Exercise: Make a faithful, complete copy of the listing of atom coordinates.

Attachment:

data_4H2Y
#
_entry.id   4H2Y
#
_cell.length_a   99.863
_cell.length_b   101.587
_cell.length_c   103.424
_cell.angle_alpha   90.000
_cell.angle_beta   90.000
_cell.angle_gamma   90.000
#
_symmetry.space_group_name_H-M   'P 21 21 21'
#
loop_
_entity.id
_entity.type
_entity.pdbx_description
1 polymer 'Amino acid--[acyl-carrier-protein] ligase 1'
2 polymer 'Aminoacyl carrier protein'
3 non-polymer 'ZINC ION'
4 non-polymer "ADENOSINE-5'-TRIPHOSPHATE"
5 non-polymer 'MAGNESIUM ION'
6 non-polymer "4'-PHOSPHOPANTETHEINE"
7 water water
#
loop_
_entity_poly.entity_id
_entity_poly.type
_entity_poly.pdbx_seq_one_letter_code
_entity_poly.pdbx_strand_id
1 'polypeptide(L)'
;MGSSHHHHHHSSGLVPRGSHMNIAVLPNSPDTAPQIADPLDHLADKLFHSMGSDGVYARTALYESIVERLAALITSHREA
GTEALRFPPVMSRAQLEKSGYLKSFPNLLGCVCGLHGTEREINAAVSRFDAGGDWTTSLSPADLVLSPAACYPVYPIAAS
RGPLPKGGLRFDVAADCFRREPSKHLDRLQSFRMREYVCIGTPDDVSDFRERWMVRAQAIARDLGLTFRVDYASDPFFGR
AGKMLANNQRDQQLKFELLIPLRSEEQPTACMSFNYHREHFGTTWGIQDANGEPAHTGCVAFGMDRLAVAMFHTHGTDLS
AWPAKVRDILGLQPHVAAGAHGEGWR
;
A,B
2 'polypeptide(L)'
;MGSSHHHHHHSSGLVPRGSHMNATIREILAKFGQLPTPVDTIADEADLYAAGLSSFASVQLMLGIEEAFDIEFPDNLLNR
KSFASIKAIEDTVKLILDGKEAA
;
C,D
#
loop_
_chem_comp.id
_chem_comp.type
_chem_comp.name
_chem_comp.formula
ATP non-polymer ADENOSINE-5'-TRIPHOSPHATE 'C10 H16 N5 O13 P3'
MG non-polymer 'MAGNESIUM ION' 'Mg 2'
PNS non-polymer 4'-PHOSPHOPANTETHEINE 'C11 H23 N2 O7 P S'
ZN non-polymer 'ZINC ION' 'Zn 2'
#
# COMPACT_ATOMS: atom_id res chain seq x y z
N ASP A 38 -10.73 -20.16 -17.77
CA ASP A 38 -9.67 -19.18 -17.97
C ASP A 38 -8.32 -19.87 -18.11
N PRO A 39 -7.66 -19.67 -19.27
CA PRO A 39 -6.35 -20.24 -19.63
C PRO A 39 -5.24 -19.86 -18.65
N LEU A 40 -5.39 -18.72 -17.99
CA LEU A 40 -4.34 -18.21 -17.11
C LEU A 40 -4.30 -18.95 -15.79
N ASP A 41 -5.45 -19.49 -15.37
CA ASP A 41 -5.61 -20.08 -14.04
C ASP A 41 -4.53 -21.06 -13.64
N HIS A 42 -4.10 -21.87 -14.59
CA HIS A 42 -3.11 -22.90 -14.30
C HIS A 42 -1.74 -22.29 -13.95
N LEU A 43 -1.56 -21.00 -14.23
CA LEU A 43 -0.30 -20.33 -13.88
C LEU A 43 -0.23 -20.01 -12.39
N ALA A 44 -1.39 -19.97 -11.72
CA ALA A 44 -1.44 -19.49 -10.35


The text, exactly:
data_4H2Y
#
_entry.id   4H2Y
#
_cell.length_a   99.863
_cell.length_b   101.587
_cell.length_c   103.424
_cell.angle_alpha   90.000
_cell.angle_beta   90.000
_cell.angle_gamma   90.000
#
_symmetry.space_group_name_H-M   'P 21 21 21'
#
loop_
_entity.id
_entity.type
_entity.pdbx_description
1 polymer 'Amino acid--[acyl-carrier-protein] ligase 1'
2 polymer 'Aminoacyl carrier protein'
3 non-polymer 'ZINC ION'
4 non-polymer "ADENOSINE-5'-TRIPHOSPHATE"
5 non-polymer 'MAGNESIUM ION'
6 non-polymer "4'-PHOSPHOPANTETHEINE"
7 water water
#
loop_
_entity_poly.entity_id
_entity_poly.type
_entity_poly.pdbx_seq_one_letter_code
_entity_poly.pdbx_strand_id
1 'polypeptide(L)'
;MGSSHHHHHHSSGLVPRGSHMNIAVLPNSPDTAPQIADPLDHLADKLFHSMGSDGVYARTALYESIVERLAALITSHREA
GTEALRFPPVMSRAQLEKSGYLKSFPNLLGCVCGLHGTEREINAAVSRFDAGGDWTTSLSPADLVLSPAACYPVYPIAAS
RGPLPKGGLRFDVAADCFRREPSKHLDRLQSFRMREYVCIGTPDDVSDFRERWMVRAQAIARDLGLTFRVDYASDPFFGR
AGKMLANNQRDQQLKFELLIPLRSEEQPTACMSFNYHREHFGTTWGIQDANGEPAHTGCVAFGMDRLAVAMFHTHGTDLS
AWPAKVRDILGLQPHVAAGAHGEGWR
;
A,B
2 'polypeptide(L)'
;MGSSHHHHHHSSGLVPRGSHMNATIREILAKFGQLPTPVDTIADEADLYAAGLSSFASVQLMLGIEEAFDIEFPDNLLNR
KSFASIKAIEDTVKLILDGKEAA
;
C,D
#
loop_
_chem_comp.id
_chem_comp.type
_chem_comp.name
_chem_comp.formula
ATP non-polymer ADENOSINE-5'-TRIPHOSPHATE 'C10 H16 N5 O13 P3'
MG non-polymer 'MAGNESIUM ION' 'Mg 2'
PNS non-polymer 4'-PHOSPHOPANTETHEINE 'C11 H23 N2 O7 P S'
ZN non-polymer 'ZINC ION' 'Zn 2'
#
# COMPACT_ATOMS: atom_id res chain seq x y z
N ASP A 38 -10.73 -20.16 -17.77
CA ASP A 38 -9.67 -19.18 -17.97
C ASP A 38 -8.32 -19.87 -18.11
N PRO A 39 -7.66 -19.67 -19.27
CA PRO A 39 -6.35 -20.24 -19.63
C PRO A 39 -5.24 -19.86 -18.65
N LEU A 40 -5.39 -18.72 -17.99
CA LEU A 40 -4.34 -18.21 -17.11
C LEU A 40 -4.30 -18.95 -15.79
N ASP A 41 -5.45 -19.49 -15.37
CA ASP A 41 -5.61 -20.08 -14.04
C ASP A 41 -4.53 -21.06 -13.64
N HIS A 42 -4.10 -21.87 -14.59
CA HIS A 42 -3.11 -22.90 -14.30
C HIS A 42 -1.74 -22.29 -13.95
N LEU A 43 -1.56 -21.00 -14.23
CA LEU A 43 -0.30 -20.33 -13.88
C LEU A 43 -0.23 -20.01 -12.39
N ALA A 44 -1.39 -19.97 -11.72
CA ALA A 44 -1.44 -19.49 -10.35